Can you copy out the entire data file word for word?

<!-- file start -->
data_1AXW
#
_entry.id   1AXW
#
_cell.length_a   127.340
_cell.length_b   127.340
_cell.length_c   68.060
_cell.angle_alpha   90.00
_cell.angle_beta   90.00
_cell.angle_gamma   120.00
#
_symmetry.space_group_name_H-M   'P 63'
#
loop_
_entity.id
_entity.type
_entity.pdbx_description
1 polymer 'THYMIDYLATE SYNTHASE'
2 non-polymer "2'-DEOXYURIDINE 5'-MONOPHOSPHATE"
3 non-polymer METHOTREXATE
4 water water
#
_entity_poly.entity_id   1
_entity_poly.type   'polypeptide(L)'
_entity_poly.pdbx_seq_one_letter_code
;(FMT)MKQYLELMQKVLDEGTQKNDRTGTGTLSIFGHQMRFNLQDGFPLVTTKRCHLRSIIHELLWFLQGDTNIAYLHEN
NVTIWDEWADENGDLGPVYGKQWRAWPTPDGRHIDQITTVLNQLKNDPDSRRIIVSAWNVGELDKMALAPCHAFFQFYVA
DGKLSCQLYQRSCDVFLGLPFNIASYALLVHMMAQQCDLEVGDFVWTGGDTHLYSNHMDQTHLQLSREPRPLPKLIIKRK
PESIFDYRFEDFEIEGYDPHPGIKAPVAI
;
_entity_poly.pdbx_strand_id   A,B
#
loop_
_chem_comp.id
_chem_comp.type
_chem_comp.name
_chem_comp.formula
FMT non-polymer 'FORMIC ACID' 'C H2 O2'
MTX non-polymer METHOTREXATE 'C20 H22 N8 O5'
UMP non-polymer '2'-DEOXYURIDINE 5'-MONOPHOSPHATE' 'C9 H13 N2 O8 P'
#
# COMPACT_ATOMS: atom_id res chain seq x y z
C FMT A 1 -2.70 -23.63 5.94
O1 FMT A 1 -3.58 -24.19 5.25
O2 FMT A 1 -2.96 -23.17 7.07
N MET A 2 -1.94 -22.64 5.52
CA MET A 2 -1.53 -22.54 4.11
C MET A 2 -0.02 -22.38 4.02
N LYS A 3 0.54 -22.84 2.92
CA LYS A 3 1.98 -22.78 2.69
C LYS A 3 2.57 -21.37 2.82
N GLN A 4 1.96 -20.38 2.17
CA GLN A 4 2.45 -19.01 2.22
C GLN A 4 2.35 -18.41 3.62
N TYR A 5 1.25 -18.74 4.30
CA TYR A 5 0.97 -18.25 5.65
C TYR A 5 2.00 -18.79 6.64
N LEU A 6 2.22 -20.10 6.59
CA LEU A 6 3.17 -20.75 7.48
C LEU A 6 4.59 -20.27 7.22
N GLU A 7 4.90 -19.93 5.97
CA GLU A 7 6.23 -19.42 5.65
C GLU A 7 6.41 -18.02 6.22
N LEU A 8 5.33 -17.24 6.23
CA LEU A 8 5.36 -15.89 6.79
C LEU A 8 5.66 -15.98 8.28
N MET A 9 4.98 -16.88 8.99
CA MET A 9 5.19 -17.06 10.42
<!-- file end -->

data_1AXW
#
_entry.id   1AXW
#
_cell.length_a   127.340
_cell.length_b   127.340
_cell.length_c   68.060
_cell.angle_alpha   90.00
_cell.angle_beta   90.00
_cell.angle_gamma   120.00
#
_symmetry.space_group_name_H-M   'P 63'
#
loop_
_entity.id
_entity.type
_entity.pdbx_description
1 polymer 'THYMIDYLATE SYNTHASE'
2 non-polymer "2'-DEOXYURIDINE 5'-MONOPHOSPHATE"
3 non-polymer METHOTREXATE
4 water water
#
_entity_poly.entity_id   1
_entity_poly.type   'polypeptide(L)'
_entity_poly.pdbx_seq_one_letter_code
;(FMT)MKQYLELMQKVLDEGTQKNDRTGTGTLSIFGHQMRFNLQDGFPLVTTKRCHLRSIIHELLWFLQGDTNIAYLHEN
NVTIWDEWADENGDLGPVYGKQWRAWPTPDGRHIDQITTVLNQLKNDPDSRRIIVSAWNVGELDKMALAPCHAFFQFYVA
DGKLSCQLYQRSCDVFLGLPFNIASYALLVHMMAQQCDLEVGDFVWTGGDTHLYSNHMDQTHLQLSREPRPLPKLIIKRK
PESIFDYRFEDFEIEGYDPHPGIKAPVAI
;
_entity_poly.pdbx_strand_id   A,B
#
loop_
_chem_comp.id
_chem_comp.type
_chem_comp.name
_chem_comp.formula
FMT non-polymer 'FORMIC ACID' 'C H2 O2'
MTX non-polymer METHOTREXATE 'C20 H22 N8 O5'
UMP non-polymer '2'-DEOXYURIDINE 5'-MONOPHOSPHATE' 'C9 H13 N2 O8 P'
#
# COMPACT_ATOMS: atom_id res chain seq x y z
C FMT A 1 -2.70 -23.63 5.94
O1 FMT A 1 -3.58 -24.19 5.25
O2 FMT A 1 -2.96 -23.17 7.07
N MET A 2 -1.94 -22.64 5.52
CA MET A 2 -1.53 -22.54 4.11
C MET A 2 -0.02 -22.38 4.02
N LYS A 3 0.54 -22.84 2.92
CA LYS A 3 1.98 -22.78 2.69
C LYS A 3 2.57 -21.37 2.82
N GLN A 4 1.96 -20.38 2.17
CA GLN A 4 2.45 -19.01 2.22
C GLN A 4 2.35 -18.41 3.62
N TYR A 5 1.25 -18.74 4.30
CA TYR A 5 0.97 -18.25 5.65
C TYR A 5 2.00 -18.79 6.64
N LEU A 6 2.22 -20.10 6.59
CA LEU A 6 3.17 -20.75 7.48
C LEU A 6 4.59 -20.27 7.22
N GLU A 7 4.90 -19.93 5.97
CA GLU A 7 6.23 -19.42 5.65
C GLU A 7 6.41 -18.02 6.22
N LEU A 8 5.33 -17.24 6.23
CA LEU A 8 5.36 -15.89 6.79
C LEU A 8 5.66 -15.98 8.28
N MET A 9 4.98 -16.88 8.99
CA MET A 9 5.19 -17.06 10.42